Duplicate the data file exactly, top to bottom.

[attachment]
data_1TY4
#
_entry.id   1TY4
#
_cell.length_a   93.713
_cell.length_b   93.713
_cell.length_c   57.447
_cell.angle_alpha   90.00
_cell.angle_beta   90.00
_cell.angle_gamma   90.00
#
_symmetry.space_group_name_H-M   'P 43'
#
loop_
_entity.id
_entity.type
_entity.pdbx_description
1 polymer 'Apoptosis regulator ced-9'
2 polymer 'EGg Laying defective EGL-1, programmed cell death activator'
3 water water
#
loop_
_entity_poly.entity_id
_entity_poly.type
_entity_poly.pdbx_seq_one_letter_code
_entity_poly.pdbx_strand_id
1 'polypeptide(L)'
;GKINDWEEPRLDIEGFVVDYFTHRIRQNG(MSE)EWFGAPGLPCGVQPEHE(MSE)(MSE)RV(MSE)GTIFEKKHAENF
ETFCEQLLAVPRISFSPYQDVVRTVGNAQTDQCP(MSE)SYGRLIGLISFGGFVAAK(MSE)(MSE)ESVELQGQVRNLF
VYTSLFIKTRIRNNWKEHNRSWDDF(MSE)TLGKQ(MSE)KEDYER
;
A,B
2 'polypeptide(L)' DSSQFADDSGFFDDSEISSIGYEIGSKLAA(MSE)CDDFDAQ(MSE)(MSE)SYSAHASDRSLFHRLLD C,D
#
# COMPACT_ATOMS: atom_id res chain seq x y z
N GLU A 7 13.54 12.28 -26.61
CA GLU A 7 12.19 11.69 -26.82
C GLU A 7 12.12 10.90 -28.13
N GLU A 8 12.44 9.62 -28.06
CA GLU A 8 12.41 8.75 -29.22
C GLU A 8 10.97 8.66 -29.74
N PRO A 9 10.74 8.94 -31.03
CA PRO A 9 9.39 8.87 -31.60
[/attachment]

data_1TY4
#
_entry.id   1TY4
#
_cell.length_a   93.713
_cell.length_b   93.713
_cell.length_c   57.447
_cell.angle_alpha   90.00
_cell.angle_beta   90.00
_cell.angle_gamma   90.00
#
_symmetry.space_group_name_H-M   'P 43'
#
loop_
_entity.id
_entity.type
_entity.pdbx_description
1 polymer 'Apoptosis regulator ced-9'
2 polymer 'EGg Laying defective EGL-1, programmed cell death activator'
3 water water
#
loop_
_entity_poly.entity_id
_entity_poly.type
_entity_poly.pdbx_seq_one_letter_code
_entity_poly.pdbx_strand_id
1 'polypeptide(L)'
;GKINDWEEPRLDIEGFVVDYFTHRIRQNG(MSE)EWFGAPGLPCGVQPEHE(MSE)(MSE)RV(MSE)GTIFEKKHAENF
ETFCEQLLAVPRISFSPYQDVVRTVGNAQTDQCP(MSE)SYGRLIGLISFGGFVAAK(MSE)(MSE)ESVELQGQVRNLF
VYTSLFIKTRIRNNWKEHNRSWDDF(MSE)TLGKQ(MSE)KEDYER
;
A,B
2 'polypeptide(L)' DSSQFADDSGFFDDSEISSIGYEIGSKLAA(MSE)CDDFDAQ(MSE)(MSE)SYSAHASDRSLFHRLLD C,D
#
# COMPACT_ATOMS: atom_id res chain seq x y z
N GLU A 7 13.54 12.28 -26.61
CA GLU A 7 12.19 11.69 -26.82
C GLU A 7 12.12 10.90 -28.13
N GLU A 8 12.44 9.62 -28.06
CA GLU A 8 12.41 8.75 -29.22
C GLU A 8 10.97 8.66 -29.74
N PRO A 9 10.74 8.94 -31.03
CA PRO A 9 9.39 8.87 -31.60